have conflicted emotions about last night’s Best Actor win going to Sean Penn. Firstly, I’ve become a Mickey Rourke fanatic and was certain–after he nabbed a BAFTA, and Indie Spirit, and a Globe–that the juice was behind him. But also because when I first saw Sean Penn in Milk I was raving about it to my friend on the phone while driving home.
I believe my exact words were, “If they don’t give it to him the entire Academy is a homophobic piece of sh*t.” I thought that Sean’s performance showed a determined, amazing person, whose infectious vitality and energy touched everyone around him. After about 15 minutes I forgot that it was Sean Penn that I was watching.
I cried like a baby throughout the end of Milk. I believe that someone very important was taken away from the gay rights movement and that Harvey Milk was the MLK of gays and lesbians. I believed that Sean Penn put forth a very brave performance, and that he was as far away from being Sean Penn –or at least the public persona of Sean Penn–as I could possibly imagine.
But I had yet to see The Wrestler. When I finally did, I was struck by the visceral physicality of Rourke’s performance, and initially a thought popped into my head: “Where’s this great performance everyone was talking about?” I anticipated cataclysmic meltdowns and eruptions of overwrought emotions. You know, sort of like Sean Penn’s anguished performance in Mystic River, for which he was also awarded an Oscar. The Academy has trained us into thinking that that sort of performance, what I call Acting with a capital A, is the best type of acting.
I realized about midway through why Rourke’s performance was so powerful. He wasn’t Acting. He was being. The world of loneliness that Randy the Ram inhabited could be seen with the smallest of movements– how he cast his eyes down when he asked Marisa Tomei to talk to him about his daughter. Or when he sat gamely at the community center with a smile fixed on his face, how obviously joyful he was when someone came in and asked for his autograph. You could sense his uncertainty and fear when he looks at his fellow ex-wrestlers and sees how decrepit and abused their bodies are. He knows they foreshadow his fate.” It’s all in his face and his body language. It is why Pauline Kael wrote in her New Yorker review of Diner that it felt like Rourke was acting “just to you.”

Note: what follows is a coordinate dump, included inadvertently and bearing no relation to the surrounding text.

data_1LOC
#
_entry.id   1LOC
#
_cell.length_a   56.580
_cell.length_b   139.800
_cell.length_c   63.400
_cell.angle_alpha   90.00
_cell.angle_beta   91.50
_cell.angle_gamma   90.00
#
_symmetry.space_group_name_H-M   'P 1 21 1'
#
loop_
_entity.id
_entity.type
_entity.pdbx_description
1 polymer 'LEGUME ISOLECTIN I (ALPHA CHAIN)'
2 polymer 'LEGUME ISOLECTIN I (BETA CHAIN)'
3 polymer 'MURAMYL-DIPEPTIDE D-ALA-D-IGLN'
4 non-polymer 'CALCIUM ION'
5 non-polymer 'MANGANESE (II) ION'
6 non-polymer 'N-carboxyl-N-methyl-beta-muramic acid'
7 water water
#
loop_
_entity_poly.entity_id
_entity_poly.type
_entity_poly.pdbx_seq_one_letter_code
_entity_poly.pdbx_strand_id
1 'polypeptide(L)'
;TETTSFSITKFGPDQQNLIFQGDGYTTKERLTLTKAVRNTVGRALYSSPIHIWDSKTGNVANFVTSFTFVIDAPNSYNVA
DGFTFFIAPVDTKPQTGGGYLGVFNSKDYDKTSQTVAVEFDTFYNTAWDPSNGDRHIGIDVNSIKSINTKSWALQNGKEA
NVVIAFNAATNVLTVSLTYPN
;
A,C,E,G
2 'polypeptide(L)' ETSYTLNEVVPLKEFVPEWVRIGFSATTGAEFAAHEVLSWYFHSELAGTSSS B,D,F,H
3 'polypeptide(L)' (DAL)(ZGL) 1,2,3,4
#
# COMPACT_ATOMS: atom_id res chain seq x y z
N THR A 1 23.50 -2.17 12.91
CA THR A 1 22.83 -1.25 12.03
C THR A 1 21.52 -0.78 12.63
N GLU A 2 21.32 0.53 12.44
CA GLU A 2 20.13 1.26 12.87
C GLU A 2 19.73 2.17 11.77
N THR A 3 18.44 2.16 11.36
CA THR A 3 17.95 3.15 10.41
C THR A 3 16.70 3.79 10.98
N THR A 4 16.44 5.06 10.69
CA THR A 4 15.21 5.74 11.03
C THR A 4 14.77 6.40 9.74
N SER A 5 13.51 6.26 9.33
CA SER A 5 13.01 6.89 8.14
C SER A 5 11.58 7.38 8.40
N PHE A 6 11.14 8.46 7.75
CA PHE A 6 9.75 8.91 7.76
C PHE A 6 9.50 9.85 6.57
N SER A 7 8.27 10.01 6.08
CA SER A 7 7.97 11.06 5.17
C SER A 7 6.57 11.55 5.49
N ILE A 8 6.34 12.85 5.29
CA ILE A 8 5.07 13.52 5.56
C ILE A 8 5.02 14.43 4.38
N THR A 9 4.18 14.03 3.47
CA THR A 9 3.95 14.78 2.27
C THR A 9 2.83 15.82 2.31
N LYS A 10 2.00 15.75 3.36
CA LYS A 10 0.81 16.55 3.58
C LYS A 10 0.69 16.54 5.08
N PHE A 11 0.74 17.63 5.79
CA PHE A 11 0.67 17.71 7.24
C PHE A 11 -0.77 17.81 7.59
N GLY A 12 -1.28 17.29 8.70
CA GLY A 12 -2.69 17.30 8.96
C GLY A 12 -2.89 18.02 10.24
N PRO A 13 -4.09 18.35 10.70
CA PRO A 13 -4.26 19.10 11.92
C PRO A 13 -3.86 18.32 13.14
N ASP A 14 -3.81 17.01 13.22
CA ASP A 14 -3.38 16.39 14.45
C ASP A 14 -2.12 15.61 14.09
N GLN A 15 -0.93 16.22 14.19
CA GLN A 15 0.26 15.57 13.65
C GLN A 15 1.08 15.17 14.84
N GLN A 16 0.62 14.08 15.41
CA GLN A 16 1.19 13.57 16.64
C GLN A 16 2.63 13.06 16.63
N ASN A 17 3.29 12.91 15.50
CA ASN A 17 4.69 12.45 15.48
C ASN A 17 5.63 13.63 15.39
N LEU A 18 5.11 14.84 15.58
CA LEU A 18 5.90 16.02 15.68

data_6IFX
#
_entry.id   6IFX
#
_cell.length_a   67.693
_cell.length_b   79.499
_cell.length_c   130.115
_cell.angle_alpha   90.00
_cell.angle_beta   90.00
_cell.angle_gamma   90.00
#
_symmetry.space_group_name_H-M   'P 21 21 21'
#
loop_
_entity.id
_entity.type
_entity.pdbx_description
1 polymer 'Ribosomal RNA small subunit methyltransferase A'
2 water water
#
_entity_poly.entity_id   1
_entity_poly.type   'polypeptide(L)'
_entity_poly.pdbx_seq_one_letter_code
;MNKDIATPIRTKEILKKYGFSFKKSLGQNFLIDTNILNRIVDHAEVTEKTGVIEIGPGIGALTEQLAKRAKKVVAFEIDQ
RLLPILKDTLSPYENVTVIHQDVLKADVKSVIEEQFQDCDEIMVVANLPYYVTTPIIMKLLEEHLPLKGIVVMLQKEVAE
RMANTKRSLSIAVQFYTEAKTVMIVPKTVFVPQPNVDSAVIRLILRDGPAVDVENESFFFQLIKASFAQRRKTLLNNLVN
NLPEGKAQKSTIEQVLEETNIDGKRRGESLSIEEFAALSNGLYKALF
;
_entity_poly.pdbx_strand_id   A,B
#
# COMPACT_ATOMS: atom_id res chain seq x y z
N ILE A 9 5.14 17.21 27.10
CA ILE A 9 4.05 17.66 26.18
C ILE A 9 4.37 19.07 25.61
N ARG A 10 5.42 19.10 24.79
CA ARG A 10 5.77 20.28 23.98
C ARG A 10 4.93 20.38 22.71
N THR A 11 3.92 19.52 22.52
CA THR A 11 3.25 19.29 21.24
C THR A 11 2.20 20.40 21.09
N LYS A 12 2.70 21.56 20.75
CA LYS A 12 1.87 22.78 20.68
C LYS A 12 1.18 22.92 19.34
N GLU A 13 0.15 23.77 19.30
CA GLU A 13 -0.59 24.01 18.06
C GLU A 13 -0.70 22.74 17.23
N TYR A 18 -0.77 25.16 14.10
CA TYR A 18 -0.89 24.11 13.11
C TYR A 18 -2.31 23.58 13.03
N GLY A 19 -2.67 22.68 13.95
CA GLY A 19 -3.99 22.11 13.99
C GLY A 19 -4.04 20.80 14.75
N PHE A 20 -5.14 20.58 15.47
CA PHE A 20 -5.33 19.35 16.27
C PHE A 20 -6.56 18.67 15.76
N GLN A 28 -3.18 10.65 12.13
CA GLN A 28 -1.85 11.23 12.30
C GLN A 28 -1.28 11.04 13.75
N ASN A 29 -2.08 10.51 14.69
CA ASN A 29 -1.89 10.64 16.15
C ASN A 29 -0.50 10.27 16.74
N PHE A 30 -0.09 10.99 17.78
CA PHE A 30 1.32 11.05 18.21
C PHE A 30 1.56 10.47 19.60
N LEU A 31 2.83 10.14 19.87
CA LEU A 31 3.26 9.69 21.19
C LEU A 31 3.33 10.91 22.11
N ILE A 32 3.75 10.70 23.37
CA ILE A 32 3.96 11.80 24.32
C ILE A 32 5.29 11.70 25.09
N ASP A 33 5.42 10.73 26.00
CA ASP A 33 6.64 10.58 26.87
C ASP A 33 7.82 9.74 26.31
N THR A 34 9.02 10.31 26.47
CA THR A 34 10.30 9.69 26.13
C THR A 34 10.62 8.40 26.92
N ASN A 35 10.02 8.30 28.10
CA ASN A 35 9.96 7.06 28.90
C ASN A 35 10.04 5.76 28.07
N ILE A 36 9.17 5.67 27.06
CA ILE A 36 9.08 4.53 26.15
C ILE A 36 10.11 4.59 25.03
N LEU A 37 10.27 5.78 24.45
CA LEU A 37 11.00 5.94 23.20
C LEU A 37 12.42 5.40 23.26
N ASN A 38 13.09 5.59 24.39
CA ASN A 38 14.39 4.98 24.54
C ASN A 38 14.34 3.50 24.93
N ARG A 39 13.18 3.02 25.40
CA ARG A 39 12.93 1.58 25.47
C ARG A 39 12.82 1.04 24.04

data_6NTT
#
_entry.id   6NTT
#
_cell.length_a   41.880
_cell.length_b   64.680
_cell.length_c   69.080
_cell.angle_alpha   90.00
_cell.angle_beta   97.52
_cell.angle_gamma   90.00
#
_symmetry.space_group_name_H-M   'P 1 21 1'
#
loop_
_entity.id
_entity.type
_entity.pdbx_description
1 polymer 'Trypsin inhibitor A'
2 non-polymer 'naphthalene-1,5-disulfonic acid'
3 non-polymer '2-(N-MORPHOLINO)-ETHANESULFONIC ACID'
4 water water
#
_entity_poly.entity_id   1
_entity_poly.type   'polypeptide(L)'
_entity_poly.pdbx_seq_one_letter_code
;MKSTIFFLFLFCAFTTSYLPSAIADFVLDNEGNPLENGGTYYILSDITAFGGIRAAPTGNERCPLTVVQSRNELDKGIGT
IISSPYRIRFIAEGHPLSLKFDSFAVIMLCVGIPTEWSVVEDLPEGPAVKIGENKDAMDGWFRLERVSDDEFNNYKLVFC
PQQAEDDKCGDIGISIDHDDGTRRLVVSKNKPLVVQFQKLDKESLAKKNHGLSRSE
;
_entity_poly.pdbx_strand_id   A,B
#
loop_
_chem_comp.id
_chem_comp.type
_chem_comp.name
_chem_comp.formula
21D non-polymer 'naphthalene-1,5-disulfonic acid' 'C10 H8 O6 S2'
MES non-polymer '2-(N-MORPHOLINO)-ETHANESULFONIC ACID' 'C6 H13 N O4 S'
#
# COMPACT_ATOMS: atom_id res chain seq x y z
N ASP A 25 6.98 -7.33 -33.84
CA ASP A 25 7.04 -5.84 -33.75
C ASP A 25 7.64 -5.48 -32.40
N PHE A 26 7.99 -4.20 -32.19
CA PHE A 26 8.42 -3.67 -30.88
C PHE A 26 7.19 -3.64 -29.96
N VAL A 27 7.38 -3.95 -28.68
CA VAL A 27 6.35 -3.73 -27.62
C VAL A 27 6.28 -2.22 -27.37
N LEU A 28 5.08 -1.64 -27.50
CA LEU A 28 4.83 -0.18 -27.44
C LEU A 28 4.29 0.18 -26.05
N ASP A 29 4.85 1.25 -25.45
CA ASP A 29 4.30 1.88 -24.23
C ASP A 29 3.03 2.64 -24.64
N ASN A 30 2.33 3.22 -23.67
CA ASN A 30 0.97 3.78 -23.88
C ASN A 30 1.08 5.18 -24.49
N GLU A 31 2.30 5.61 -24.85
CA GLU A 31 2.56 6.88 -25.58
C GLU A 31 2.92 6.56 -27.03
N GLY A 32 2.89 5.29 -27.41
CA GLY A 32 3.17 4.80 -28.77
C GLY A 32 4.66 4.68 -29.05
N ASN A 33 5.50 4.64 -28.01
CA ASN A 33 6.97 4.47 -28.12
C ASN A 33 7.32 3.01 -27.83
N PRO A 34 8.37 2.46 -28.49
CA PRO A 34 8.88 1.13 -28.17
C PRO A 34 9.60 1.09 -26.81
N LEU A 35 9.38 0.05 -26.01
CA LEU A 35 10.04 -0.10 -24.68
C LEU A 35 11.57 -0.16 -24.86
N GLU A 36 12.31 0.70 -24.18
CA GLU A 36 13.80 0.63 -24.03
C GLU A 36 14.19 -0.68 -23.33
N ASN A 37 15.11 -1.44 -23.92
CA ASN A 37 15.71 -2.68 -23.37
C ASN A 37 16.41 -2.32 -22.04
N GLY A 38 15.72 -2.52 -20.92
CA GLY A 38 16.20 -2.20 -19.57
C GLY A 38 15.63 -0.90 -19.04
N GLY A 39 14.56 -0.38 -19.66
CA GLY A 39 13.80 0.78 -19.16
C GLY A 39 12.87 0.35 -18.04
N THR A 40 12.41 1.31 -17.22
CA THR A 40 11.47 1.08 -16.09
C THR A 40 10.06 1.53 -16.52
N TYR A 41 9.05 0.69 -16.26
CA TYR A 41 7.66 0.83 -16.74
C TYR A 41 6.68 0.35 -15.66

I didn’t cry at the end of The Wrestler, but it felt like a lump had been lodged in my throat and sat there for a few days as I thought about Rourke’s performance. Sure, I knew his back story, but the problem I have with the common argument that Mickey Rourke wasn’t acting in The Wrestler is that Mickey Rourke is clearly acting. He isn’t a failed wrestler with an estranged daughter who hates him, and he didn’t have a heart attack, and he doesn’t work in a deli, and he isn’t in love with a stripper (OK, he might be in love with a stripper in real life, that I’ll give you.)
One method of acting employs taking moments of your own life and finding a way to apply it to the scene. Sean Penn, even though he is not gay, found a way to fall in love with James Franco, likely by tapping into his own emotions for his own wife and transferring them to Franco. There are parallels between Penn and Milk, but they may not be as obvious to our naked eye; they are only known to Penn. Rourke is more of an open book and has given so many interviews about his isolation from Hollywood that it might have actually hurt him with the Academy rather than help him.
My other issue is rewarding a straight actor for playing gay. If gay and lesbians equal rights are truly here, isn’t it time that gayness itself in a character isn’t singled out for ‘bravery’ in an actor? Is the very act of kissing the same gender seen as so difficult that it’s Oscar-worthy? If kissing undesirable screen partners garners Oscar wins, then maybe every Hollywood waif who makes out with aging Hollywood actor deserves similar acclaim.
The other question to consider: If Sean Penn was gay, would the performance been as heralded? It’s possible. Part of Penn’s success was his ability to capture the essence of the Harvey Milk–his corniness, his sweetness, his determination, his, yes, gayness. But then again, if Penn were gay, the Academy might have considered persona and character too similar–and not Acting.